O excesso de tempo despendido em atividades sedentárias pode intensificar as perdas funcionais entre idosos, no entanto, ainda são incipientes as informações sobre a quantidade de tempo em atividades sedentárias relacionadas a essas perdas. Objetivou-se determinar o poder preditivo do comportamento sedentário (CS) e estabelecer seus pontos de corte como discriminadores da incapacidade funcional (IF) em idosos. Estudo transversal com amostra de 310 idosos com média de idade de 71,62 ± 8,15 anos, selecionados aleatoriamente e residentes no município de Ibicuí-BA. O comportamento sedentário foi avaliado por meio de mensuração do tempo gasto sentado em um dia habitual da semana e no fim de semana e a IF pela escala de Lawton. Foram construídas curvas Receiver Operating Characteristic (ROC) e determinado um critério discriminador do CS para IF. As áreas sobre a curva mostraram que o CS tem um razoável potencial para discriminar a IF. Os tempos em CS que melhor discriminaram a IF foram de >330 minutos/dia e >270 minutos/dia para homens e mulheres respectivamente. O tempo em CS é um indicador de saúde importante e poderá ser utilizado no rastreamento da IF de idosos.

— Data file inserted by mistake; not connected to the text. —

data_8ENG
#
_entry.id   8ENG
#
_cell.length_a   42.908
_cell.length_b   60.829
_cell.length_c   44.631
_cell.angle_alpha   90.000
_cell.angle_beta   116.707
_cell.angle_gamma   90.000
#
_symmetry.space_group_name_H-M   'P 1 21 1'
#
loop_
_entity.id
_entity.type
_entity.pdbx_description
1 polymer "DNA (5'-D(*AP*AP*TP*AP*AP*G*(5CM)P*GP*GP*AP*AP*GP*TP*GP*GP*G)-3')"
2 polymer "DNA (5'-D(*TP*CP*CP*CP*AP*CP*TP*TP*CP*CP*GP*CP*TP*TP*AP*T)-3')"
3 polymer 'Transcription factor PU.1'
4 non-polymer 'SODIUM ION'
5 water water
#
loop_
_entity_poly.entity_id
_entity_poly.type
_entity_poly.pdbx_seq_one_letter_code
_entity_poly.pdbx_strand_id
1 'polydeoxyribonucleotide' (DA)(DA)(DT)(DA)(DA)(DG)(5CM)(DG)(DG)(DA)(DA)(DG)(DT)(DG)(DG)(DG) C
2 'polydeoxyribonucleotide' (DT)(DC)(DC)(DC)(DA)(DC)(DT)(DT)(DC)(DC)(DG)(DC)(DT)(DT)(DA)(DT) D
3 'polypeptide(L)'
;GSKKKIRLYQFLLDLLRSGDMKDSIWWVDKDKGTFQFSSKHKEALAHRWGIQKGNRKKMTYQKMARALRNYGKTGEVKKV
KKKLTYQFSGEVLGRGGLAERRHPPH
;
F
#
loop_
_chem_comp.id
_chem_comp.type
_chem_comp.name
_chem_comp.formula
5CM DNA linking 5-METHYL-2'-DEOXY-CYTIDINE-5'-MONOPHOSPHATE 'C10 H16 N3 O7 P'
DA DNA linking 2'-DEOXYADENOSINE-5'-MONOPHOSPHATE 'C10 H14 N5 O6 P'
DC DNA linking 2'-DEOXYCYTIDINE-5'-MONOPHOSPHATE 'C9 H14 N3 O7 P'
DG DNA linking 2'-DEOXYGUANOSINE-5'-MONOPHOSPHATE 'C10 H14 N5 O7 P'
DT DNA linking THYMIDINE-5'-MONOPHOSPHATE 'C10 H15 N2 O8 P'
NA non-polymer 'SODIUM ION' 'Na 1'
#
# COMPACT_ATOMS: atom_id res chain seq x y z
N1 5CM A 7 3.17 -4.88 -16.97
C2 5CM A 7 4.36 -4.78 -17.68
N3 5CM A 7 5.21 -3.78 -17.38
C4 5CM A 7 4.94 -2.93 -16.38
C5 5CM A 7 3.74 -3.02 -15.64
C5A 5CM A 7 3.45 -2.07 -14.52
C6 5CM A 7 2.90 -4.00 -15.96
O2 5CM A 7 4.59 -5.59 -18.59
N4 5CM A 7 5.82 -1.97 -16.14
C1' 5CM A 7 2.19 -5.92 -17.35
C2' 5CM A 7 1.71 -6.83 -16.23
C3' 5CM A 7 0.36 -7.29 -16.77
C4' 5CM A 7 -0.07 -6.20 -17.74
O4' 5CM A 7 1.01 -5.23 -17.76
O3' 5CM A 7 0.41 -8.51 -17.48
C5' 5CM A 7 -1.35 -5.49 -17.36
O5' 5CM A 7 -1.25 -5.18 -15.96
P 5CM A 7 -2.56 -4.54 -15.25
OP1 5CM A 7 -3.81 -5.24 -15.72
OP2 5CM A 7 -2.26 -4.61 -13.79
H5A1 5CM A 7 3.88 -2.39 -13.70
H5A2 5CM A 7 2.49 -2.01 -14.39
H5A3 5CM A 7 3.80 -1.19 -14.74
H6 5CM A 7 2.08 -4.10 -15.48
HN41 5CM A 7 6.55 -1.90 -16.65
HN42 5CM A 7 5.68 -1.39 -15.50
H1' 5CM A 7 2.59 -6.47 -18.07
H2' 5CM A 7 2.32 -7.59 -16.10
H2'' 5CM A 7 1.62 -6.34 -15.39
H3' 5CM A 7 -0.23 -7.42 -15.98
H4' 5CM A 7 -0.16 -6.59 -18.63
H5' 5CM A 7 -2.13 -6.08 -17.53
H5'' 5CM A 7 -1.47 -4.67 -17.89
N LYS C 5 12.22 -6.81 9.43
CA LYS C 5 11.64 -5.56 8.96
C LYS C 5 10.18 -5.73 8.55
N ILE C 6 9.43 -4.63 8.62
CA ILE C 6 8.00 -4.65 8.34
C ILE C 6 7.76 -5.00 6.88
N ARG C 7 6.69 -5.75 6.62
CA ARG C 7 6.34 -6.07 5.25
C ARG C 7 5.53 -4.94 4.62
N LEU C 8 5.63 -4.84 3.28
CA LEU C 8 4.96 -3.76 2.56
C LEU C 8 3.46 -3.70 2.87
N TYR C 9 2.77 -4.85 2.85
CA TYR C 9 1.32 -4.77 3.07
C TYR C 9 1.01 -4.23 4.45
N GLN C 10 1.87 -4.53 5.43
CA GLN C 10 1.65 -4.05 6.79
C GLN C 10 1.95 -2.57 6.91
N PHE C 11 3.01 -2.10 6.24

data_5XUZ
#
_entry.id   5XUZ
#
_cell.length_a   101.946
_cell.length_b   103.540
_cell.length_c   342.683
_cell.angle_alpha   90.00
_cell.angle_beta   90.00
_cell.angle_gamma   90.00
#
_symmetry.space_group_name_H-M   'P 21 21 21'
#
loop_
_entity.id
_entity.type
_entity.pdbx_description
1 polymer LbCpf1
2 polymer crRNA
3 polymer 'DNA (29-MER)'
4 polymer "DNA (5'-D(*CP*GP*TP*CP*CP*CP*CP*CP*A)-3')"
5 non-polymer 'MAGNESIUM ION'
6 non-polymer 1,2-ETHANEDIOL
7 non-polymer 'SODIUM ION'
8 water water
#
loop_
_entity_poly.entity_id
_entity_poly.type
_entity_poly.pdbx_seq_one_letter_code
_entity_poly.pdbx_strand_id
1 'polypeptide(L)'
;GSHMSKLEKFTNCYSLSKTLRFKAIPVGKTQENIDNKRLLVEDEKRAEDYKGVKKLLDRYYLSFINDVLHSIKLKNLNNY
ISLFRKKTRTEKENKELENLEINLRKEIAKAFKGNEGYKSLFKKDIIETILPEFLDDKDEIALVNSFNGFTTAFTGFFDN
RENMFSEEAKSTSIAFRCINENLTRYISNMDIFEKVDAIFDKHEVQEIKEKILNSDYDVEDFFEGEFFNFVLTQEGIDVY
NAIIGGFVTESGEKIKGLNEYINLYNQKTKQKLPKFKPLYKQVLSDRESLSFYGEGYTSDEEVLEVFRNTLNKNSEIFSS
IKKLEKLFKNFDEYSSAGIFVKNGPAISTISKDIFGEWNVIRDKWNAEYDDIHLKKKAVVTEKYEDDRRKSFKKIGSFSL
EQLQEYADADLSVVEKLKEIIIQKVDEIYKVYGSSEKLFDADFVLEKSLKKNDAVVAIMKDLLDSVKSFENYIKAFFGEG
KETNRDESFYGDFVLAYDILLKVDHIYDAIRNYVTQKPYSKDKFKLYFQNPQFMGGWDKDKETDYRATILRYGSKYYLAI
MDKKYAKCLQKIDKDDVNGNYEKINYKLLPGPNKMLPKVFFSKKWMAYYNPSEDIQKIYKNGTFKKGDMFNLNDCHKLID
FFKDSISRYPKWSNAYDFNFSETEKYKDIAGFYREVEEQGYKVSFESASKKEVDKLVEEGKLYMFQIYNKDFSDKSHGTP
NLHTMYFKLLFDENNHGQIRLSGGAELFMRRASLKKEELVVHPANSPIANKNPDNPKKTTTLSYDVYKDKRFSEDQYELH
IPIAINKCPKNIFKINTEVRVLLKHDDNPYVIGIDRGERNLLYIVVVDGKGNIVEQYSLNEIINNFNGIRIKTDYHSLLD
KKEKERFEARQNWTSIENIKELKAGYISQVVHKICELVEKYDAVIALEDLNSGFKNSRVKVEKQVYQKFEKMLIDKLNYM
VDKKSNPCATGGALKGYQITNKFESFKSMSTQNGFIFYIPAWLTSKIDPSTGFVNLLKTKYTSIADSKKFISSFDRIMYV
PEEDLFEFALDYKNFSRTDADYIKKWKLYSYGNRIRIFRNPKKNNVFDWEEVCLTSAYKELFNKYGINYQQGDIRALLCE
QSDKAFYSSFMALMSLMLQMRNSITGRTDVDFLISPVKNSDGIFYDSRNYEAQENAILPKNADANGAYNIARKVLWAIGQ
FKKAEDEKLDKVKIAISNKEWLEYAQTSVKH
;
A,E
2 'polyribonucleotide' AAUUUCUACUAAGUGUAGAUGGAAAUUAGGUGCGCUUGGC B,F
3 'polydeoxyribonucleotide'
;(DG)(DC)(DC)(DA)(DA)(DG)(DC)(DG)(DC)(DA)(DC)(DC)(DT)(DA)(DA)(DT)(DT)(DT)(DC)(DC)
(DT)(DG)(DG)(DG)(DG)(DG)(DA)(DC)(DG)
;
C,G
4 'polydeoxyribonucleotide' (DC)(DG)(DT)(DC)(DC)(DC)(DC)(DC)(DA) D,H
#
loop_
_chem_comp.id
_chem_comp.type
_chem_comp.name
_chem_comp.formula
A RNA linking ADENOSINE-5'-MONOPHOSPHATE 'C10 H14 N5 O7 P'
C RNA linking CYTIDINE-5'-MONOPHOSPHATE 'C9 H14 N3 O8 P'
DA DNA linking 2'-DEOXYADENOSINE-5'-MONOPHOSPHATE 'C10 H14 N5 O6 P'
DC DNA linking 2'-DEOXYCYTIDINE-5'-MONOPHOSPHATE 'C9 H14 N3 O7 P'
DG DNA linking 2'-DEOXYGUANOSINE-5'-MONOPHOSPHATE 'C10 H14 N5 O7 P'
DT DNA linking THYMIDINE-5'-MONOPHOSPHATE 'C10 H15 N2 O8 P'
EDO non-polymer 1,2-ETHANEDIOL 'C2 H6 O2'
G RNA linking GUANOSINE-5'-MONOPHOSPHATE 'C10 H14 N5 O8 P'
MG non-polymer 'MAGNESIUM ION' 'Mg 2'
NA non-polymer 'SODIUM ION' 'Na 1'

Palavras-chave Curva ROC; Estilo de vida sedentário; Estudos transversaisdosos; Idosos; Incapacidade funcional

INTRODUCTION

The increase in the number of older adults due to the reduction of birth and mortality rates1 has been accelerated in Brazil2. Estimates by IBGE for the year 2017 reveal that people aged 65 years and over will represent about 8.4% of the Brazilian population3.

With the increase of the elderly population, it is necessary to increase research on aspects that can have an impact on the health and quality of life of this population. Among these, functional capacity, which can be understood as a set of physical and mental abilities necessary for autonomy and independence, is considered as one of the most relevant subjects4.

The prevalence of functional disability (FD) is a common condition among older people in both national5 and international studies6,7. A survey carried out in three Brazilian cities (Caratinga-MG, Ilhéus-BA and Nova Santa Rosa-PR) showed high prevalence of functional disability, 55.3%, 59.1% and 44.3%, respectively5. In other countries, lower prevalence of FD was identified, 37.4% in the city of Haryana-India6 and 20% in Hisayama-Japan7.

Some modifiable behaviors may reduce or increase vulnerability to functional losses, including socioeconomic variables, schooling, polypharmacy, physical inactivity and sedentary behavior8-10.